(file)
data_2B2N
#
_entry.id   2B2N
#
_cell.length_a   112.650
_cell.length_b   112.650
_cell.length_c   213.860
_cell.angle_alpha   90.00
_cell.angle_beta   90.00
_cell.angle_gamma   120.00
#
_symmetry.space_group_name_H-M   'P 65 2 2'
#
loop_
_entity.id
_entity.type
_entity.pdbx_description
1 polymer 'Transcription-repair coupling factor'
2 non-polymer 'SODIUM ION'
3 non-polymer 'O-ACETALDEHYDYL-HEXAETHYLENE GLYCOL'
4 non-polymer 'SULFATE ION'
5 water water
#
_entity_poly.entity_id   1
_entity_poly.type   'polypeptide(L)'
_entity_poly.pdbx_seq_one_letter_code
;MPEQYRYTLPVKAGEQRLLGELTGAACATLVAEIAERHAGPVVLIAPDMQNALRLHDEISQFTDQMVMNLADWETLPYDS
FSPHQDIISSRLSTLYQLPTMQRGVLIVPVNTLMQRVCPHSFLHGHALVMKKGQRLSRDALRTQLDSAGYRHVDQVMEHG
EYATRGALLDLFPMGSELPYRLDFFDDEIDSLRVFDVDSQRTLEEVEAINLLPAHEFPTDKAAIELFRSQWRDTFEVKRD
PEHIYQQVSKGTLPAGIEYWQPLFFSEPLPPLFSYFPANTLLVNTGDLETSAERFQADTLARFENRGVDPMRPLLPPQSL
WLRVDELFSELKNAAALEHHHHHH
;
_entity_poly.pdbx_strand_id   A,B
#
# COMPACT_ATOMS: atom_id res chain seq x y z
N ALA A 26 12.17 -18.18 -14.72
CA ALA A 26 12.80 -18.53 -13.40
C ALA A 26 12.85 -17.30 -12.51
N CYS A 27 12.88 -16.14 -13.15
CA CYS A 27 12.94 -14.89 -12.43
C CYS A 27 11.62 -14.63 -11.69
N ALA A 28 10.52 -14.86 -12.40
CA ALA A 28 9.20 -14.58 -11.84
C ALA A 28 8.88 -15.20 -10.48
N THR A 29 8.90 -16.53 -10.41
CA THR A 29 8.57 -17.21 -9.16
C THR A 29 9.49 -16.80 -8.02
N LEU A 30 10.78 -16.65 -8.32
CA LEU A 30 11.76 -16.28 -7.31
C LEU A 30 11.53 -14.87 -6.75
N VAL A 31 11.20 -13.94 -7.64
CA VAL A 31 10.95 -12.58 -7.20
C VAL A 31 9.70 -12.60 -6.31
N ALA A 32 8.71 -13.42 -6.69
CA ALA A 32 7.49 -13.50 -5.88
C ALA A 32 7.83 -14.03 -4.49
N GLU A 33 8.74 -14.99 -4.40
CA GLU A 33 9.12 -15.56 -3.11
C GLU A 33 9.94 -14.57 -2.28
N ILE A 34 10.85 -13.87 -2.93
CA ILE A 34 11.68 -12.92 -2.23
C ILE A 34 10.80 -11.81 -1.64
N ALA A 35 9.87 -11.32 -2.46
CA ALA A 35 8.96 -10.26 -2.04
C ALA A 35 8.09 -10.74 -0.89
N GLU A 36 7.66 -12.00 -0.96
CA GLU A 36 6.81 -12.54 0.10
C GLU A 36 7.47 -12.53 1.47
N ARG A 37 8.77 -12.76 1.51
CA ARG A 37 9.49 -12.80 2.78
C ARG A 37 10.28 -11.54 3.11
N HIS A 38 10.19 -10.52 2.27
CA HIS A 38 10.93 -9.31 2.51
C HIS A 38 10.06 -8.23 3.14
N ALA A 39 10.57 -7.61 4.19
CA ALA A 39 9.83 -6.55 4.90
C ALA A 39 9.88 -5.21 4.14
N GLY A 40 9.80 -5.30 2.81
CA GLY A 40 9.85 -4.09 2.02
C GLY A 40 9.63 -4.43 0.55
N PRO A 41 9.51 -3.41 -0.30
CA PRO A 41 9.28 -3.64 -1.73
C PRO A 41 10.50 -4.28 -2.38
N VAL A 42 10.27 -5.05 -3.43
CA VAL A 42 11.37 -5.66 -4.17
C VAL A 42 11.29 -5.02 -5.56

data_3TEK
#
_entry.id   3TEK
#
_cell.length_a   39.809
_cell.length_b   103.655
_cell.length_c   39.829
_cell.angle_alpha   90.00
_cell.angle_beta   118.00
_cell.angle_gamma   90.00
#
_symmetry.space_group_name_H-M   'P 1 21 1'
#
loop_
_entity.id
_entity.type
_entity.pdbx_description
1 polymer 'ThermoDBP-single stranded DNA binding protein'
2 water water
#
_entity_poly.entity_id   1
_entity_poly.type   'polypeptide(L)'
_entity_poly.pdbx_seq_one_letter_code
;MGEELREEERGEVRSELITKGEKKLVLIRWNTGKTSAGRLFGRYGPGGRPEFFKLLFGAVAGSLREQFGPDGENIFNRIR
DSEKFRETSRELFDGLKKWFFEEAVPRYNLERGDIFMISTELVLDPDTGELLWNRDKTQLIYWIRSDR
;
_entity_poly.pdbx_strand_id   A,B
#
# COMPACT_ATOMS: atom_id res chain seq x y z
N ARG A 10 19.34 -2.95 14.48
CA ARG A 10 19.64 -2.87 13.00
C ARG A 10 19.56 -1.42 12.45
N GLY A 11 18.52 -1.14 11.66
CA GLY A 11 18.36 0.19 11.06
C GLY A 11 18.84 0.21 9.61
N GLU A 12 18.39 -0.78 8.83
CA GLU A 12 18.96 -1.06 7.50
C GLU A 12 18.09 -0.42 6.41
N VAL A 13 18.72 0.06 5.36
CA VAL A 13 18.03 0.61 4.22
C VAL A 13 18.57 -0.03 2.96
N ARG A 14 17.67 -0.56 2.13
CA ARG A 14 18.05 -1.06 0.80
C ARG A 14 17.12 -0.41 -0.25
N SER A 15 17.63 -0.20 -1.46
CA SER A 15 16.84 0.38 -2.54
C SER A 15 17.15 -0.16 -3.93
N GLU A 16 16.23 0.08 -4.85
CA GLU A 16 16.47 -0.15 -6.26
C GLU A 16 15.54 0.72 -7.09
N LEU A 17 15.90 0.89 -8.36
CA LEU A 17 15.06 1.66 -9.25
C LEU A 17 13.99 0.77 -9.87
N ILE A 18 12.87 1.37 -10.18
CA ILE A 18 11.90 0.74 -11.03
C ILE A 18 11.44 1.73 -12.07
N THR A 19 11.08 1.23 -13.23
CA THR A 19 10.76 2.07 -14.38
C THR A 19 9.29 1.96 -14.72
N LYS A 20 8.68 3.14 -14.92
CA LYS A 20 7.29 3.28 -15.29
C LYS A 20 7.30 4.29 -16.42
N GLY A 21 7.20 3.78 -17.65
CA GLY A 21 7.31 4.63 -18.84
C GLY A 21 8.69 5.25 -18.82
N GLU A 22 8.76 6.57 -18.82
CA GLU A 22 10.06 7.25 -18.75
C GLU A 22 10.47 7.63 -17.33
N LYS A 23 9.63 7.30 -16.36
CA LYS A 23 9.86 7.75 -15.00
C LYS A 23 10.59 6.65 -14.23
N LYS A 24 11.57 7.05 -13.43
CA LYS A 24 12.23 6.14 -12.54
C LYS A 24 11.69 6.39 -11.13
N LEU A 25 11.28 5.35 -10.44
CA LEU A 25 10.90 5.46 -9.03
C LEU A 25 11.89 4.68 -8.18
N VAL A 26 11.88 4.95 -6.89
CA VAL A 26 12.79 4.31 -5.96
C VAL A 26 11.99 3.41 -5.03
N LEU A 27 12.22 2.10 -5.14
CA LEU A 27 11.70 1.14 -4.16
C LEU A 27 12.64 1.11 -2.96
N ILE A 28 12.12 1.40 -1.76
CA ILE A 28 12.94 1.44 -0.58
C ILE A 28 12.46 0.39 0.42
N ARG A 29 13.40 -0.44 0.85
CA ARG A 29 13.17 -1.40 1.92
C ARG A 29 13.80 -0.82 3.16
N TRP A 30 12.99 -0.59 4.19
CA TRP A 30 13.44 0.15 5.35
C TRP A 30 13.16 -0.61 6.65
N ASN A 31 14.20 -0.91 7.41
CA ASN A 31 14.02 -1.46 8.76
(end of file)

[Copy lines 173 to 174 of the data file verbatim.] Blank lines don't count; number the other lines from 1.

N ARG A 29 13.40 -0.44 0.85
CA ARG A 29 13.17 -1.40 1.92